“If something works well on another platform and you stamp it on Glass, you're doing it wrong,” he said.
 
Games and apps have often popularized new hardware, helping to familiarize consumers with the technology. Rovio's Angry Birds demonstrated the iPhone's easy swipe and touch features, and the card game Solitaire made using the mouse on Microsoft Corp's Windows operating software seem intuitive.
 
“It's early days in wearables, but I would be unsurprised if 2017 to 2027 turns out to be a great 10-year wave for all wearable computing, whether it's watches or something like Glass,” DeMasi said.
 
Companies such as Qualcomm Inc and Fitbit will use the Consumer Electronics Show to showcase wearable fitness trackers and smartwatches, in addition to single- and binocular-lens “glasses.”
 
“There'll be a lot of competitive offerings - and I think some of these are going to be really, really well-suited for new kinds of entertainment and gameplay,” Hardin said, without providing details.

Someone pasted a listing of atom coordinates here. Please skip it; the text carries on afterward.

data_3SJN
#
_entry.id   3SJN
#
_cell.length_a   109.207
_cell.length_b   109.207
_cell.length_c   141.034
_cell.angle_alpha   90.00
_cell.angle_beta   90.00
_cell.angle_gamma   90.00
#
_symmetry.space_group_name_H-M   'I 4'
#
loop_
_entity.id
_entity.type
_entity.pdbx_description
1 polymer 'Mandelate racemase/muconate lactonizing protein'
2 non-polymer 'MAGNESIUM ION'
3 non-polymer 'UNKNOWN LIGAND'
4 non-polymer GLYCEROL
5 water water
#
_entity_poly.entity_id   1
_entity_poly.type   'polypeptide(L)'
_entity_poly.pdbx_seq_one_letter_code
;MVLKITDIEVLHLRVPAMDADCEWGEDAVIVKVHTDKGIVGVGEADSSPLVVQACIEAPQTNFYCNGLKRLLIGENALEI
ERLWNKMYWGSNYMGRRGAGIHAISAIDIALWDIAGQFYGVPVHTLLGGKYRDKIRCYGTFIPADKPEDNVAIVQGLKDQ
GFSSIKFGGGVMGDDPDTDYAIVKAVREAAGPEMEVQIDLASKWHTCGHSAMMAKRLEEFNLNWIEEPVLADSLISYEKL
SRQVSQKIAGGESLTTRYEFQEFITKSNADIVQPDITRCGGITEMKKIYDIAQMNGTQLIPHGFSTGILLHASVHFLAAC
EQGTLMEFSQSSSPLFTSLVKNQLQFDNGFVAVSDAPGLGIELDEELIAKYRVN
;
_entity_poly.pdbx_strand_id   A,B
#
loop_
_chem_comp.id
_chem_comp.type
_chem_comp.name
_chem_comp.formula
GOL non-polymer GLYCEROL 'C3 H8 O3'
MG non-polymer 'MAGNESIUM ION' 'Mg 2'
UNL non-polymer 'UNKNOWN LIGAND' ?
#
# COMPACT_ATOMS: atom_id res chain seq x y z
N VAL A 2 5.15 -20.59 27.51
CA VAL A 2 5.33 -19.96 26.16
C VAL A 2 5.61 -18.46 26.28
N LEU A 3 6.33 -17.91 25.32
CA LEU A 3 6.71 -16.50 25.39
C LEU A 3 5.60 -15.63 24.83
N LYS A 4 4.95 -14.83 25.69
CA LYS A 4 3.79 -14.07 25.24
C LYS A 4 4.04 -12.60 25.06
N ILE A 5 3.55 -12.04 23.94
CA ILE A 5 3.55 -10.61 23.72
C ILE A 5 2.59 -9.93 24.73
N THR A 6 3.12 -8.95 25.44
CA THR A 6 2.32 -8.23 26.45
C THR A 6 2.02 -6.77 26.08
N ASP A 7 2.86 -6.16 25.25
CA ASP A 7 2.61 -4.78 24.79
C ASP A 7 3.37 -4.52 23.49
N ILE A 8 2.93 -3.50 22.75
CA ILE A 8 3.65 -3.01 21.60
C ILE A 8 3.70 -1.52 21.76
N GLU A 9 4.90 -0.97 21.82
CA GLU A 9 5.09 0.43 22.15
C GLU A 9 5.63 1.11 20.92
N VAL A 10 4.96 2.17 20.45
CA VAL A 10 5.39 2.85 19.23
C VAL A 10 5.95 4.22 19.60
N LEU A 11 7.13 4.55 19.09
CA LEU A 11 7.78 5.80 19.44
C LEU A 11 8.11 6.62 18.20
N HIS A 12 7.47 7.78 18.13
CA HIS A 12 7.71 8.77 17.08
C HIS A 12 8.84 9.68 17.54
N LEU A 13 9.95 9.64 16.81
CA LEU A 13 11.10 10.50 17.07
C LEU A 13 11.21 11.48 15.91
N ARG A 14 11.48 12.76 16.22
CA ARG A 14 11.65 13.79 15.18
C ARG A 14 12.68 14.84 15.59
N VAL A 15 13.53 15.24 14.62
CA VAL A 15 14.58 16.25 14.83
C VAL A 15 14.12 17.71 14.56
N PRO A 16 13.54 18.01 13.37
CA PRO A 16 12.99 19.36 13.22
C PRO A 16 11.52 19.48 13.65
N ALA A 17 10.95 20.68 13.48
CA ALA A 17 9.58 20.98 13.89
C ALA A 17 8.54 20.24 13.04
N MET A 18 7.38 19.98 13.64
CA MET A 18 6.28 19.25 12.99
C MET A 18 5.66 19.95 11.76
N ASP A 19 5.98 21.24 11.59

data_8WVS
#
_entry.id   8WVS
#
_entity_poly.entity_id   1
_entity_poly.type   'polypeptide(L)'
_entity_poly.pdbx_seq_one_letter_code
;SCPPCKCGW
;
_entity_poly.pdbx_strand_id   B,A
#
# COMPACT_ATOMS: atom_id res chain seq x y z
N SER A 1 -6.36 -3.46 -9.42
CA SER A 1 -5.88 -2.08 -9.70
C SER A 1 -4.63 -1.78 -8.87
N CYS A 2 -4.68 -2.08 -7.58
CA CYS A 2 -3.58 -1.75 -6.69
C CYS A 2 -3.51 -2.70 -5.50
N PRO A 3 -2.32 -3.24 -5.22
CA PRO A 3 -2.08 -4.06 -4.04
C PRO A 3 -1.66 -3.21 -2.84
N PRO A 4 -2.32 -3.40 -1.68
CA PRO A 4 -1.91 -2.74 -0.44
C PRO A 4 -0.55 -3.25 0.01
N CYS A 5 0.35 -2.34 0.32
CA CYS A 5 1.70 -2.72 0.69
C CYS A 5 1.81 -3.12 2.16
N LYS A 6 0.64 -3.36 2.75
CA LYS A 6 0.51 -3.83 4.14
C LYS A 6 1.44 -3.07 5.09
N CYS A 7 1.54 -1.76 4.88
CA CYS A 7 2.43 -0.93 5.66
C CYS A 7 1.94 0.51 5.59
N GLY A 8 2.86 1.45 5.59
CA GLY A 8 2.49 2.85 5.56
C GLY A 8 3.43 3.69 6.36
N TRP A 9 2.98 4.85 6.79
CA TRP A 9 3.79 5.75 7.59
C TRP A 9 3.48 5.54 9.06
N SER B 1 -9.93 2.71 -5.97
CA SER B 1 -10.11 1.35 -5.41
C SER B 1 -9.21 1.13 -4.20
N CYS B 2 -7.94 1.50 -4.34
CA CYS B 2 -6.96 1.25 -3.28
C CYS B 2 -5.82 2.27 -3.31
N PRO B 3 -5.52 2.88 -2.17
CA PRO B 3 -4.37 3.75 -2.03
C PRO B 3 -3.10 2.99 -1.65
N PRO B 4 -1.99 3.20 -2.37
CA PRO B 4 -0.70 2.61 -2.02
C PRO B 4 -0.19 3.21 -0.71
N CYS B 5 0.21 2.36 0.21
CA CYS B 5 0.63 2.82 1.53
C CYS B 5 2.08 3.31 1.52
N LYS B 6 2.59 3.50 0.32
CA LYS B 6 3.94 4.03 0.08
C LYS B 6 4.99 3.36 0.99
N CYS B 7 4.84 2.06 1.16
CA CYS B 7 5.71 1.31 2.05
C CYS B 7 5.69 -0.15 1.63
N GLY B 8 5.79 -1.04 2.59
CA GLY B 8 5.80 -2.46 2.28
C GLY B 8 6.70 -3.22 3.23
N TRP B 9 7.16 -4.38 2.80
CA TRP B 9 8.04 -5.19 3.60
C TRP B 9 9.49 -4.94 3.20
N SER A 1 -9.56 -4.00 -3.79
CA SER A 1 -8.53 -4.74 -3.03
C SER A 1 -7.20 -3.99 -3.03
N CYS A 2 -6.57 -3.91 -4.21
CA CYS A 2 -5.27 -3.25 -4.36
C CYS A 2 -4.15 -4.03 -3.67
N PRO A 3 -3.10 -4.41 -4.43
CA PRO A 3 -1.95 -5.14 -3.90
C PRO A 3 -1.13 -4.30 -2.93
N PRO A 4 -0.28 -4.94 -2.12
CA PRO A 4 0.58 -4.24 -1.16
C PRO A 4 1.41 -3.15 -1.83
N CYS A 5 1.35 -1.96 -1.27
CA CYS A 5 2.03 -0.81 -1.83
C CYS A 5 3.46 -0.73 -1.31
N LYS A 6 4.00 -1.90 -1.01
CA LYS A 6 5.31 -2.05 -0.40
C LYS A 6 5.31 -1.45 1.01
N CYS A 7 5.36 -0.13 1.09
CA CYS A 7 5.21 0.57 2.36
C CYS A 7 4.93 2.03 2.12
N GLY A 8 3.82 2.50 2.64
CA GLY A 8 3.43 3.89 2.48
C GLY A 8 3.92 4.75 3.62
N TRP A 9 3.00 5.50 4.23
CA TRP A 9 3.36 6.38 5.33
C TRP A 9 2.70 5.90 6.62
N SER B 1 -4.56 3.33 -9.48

To be sure, not all developers think wearable devices are destined for glory any time soon. There are plenty of questions over the price point, limited battery life and other concerns.
 
Misha Lyalin, CEO of ZeptoLab, which created the hit mobile game “Cut the Rope,” says the category is mostly an R&D project for most game developers at this stage.
 
“In order for you to succeed as a developer, you have to have a platform that will be massive,” Lyalin said. “It's too early to place a bet on.”
 
Venture capitalists are mostly taking a wait-and-see approach, though some want to make sure they are in a solid position, should the devices take off. Bessemer Ventures and Signia Venture Partners, for example, together have invested $2.5 million in Hardin's Mind Pirate.
 
Glass has not yet emerged as a mass consumer platform, said Jeremy Liew, managing director of Lightspeed Venture Partners, which joined some other investors to put a total of about $1 million into Lark, a Silicon Valley startup that makes a smart wristband and an app to track sleep and exercise patterns.
 
“But if it becomes one, that next new billion-dollar company will be built on top of it, and that's why it's worth paying attention to,” Liew said.

You May Like

Lion Cecil's Killing Sparks 'Canned Hunting' Debate in S. Africa

Conservationists believe incident, which triggered worldwide outrage, will reshape debate about practice in which hunters are allowed to target animals bred for hunting More